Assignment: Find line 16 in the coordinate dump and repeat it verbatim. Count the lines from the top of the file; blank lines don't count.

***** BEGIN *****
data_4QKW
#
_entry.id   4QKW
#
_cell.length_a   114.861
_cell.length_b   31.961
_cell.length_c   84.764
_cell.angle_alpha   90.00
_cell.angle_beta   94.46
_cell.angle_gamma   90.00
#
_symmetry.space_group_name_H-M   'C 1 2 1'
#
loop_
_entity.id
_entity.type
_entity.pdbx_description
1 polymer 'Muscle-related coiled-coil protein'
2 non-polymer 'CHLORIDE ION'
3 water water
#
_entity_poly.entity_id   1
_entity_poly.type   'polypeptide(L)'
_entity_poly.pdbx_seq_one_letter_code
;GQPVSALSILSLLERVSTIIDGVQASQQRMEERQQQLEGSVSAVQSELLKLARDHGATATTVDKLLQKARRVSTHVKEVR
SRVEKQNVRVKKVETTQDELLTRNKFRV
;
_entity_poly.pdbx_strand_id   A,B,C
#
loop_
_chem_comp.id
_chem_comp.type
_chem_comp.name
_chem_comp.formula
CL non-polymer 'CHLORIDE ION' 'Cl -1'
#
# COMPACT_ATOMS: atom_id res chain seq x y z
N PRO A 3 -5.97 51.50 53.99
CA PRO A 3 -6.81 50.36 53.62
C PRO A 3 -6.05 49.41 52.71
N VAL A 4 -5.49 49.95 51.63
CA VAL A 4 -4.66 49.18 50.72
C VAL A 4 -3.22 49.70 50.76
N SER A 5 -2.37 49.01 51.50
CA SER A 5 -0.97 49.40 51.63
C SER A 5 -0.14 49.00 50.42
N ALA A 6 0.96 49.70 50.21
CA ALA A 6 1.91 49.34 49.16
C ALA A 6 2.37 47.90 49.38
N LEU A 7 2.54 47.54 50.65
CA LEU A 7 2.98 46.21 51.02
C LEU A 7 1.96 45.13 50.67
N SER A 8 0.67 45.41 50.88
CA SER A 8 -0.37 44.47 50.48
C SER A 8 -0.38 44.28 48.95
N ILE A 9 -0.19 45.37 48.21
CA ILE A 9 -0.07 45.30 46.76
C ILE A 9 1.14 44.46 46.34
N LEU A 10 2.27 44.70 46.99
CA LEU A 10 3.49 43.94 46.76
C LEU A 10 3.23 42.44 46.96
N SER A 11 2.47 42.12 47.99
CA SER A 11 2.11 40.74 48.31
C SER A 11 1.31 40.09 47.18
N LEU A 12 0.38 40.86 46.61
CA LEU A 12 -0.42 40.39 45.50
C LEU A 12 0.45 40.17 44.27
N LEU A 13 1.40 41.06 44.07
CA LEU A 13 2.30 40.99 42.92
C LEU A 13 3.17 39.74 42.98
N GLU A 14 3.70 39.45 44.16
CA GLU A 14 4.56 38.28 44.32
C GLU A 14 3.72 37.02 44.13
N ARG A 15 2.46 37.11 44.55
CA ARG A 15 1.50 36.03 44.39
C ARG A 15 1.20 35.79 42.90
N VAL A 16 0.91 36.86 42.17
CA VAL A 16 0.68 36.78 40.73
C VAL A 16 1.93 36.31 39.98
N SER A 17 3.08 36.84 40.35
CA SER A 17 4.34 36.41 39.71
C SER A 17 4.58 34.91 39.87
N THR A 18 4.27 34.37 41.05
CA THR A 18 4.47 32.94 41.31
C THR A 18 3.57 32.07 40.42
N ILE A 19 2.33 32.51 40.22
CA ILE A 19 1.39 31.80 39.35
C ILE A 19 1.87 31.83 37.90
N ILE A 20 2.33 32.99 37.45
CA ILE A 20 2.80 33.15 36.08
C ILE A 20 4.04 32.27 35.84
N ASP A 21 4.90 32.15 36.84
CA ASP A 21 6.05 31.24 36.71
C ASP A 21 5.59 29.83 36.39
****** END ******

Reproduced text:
_entity.type